Leaving the military is a very strange experience.

Finding a job, insurance, and a place to live on your own is all new for many of us, but once that gets settled, military transition is still just plain weird.

In the military, you have purpose. It’s built into the job. There’s a mission to perform and standards to meet. If you’re like me, you looked at your civilian friends’ pursuit of a purpose and are incredibly grateful that you at least had one. One that you griped about and found intrusive, but you had it nonetheless.

Once you begin your military transition, that sense of purpose vanishes.

You are suddenly left adrift just like everyone else who’s trying to figure out a reason to do things. Why make yourself get up and workout? Why push yourself in your job?

Military Transition

There have been many times after my military transition when I have paused and asked, “What am I doing with my life? Why am I doing things like this?” I’m not sure I’ve found a straight answer to those questions. While my hip might ache on occasion and my spine makes some interesting noises, I’m not done yet, and my life will continue to change. There will be new reasons to do things, some material and some spiritual.

What I’ve learned to do is find peace with the aimlessness, or rather, to find the bright side of it. In the Army, I let my job consume everything. It’s expected, frankly, especially for officers. I did things because it was expected and I had no say in what a lot of those things were. I lived in the city I was told to live, I went on vacation when I was told to, I deployed when I was told to.  

My life was governed by someone else’s rules and standards.

Military Transition

It’s not that way anymore. While this can be hard—it’s so much easier not having to make a billion different decisions on your own—it’s also freeing.

I went to Hawaii shortly after I got out. I’d wanted to go for a long time. My job was such that I’d never get stationed there and the small novel of paperwork I’d have to fill out to go on leave there was discouraging.


While there, I talked to people, including drivers, bartenders, and hotel staff. A lot of them were from elsewhere. A fair few were veterans.

I asked how they ended up here in this amazing place, and they told me they had first come on short trips to visit friends or to surf or to enjoy a vacation like my own. They’d realized that, “hey, they were adults.” They could figure out some way to get a job, make rent, pay for food, and everything else that would be required to stay in Hawaii.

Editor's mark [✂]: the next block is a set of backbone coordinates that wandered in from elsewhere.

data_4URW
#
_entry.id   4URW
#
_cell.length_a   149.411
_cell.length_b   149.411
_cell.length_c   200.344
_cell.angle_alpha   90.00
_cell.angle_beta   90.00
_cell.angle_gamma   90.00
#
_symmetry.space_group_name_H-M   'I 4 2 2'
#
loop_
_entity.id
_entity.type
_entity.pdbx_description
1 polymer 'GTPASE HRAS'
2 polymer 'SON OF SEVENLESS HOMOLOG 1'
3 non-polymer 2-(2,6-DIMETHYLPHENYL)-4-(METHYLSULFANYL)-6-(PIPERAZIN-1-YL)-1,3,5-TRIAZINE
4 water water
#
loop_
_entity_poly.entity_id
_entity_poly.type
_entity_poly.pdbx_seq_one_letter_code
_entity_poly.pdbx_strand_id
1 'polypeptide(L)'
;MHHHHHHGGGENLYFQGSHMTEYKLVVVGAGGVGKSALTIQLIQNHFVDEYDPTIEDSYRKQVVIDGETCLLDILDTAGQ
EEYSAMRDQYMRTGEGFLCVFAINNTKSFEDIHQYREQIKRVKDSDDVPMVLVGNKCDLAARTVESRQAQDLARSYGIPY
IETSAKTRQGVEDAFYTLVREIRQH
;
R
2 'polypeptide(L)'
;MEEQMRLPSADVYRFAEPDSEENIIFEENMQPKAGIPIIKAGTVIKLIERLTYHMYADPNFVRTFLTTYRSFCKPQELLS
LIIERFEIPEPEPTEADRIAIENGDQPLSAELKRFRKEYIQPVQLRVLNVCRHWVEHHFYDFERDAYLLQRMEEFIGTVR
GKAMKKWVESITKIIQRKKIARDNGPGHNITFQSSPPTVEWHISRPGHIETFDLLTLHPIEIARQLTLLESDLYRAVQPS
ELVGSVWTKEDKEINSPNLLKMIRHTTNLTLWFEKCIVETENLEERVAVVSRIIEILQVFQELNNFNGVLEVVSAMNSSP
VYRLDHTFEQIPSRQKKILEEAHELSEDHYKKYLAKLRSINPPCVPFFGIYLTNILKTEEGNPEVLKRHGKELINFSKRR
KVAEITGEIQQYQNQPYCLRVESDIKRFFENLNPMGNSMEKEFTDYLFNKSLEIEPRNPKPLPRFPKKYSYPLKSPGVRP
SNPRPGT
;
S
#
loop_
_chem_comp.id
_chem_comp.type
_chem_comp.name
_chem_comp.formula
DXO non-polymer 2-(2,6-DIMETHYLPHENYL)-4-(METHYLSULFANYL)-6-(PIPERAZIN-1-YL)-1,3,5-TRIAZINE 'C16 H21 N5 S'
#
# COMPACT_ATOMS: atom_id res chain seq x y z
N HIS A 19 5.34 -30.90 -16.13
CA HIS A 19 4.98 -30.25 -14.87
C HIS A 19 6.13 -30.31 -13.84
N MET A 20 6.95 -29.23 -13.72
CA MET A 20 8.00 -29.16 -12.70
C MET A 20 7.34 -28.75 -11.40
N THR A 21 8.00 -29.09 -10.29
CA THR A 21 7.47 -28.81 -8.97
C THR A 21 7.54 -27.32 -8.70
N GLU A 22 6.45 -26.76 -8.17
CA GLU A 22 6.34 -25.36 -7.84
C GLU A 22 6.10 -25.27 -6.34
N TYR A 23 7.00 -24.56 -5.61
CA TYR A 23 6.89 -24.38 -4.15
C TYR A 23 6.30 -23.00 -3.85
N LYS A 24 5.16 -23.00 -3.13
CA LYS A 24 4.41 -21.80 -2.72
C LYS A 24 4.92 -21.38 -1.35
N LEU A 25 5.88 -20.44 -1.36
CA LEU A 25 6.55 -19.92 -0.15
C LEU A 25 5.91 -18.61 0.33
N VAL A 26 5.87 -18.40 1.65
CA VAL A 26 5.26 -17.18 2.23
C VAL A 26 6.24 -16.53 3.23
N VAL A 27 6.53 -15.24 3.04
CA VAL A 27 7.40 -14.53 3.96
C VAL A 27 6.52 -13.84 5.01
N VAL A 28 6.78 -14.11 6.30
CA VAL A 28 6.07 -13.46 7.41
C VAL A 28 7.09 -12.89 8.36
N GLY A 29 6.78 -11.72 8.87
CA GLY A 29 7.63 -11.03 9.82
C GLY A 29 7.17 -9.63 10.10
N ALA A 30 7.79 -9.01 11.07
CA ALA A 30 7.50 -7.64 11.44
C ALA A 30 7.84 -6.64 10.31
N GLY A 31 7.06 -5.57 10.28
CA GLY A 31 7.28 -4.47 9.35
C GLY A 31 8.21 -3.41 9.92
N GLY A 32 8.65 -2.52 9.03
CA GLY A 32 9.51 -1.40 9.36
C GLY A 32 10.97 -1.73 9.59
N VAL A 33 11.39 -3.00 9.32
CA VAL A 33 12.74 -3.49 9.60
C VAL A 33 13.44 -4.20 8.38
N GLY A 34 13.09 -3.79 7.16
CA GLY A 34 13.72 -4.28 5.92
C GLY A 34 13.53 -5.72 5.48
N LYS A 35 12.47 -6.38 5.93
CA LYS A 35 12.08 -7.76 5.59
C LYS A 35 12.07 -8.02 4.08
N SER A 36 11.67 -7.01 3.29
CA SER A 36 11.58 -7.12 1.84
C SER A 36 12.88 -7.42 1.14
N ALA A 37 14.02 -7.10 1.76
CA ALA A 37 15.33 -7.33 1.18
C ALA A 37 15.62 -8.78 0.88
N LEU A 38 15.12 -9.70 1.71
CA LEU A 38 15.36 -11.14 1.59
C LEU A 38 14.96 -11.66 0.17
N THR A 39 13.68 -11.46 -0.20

Military Transition

They could decide. I could decide. You can decide. All the choices that I’d handed over to the Army were now mine to make. The sky’s the limit. I have not as of yet moved to Hawaii, but it’s an option on the table that had never occurred to me before. I could move to Vegas, or Tahoe, or any other place I’d like.

The same is true of jobs, exercise or hobbies. I can now decide the path I’m going to take. It won’t be easy, but it wasn’t easy when I wasn’t making these decisions, either.

This doesn’t mean I regret any of my military experience or view it as wasted time; quite the contrary, actually. When I started out in the Army, there’s no way I would have been confident or adaptable enough to be able to feel comfortable with my own ability to succeed after I made decisions. My time in the Army, while not always a picnic, taught me just what I was capable of. I wouldn’t have had the ability to figure out how to make things work without the lessons I learned during my service.

Military Transition

Once you begin your military transition, it’s easy to feel like you’re lost. Your sense of direction might vanish, especially if you don’t have a spouse or children of your own. Figuring out your new reason to do things is important, but you should also embrace the freedom you now have. You have both soft and hard skills, as well as lot more experience than you had when you were an E-1 or O-1.

You can now apply them to live how you want. This is a very empowering idea and offers a great start to helping you get through your transition.

Kathryn Zurmehly served as an Army Officer for five years, reaching the rank of Captain (O-3) and learning a bit along the way.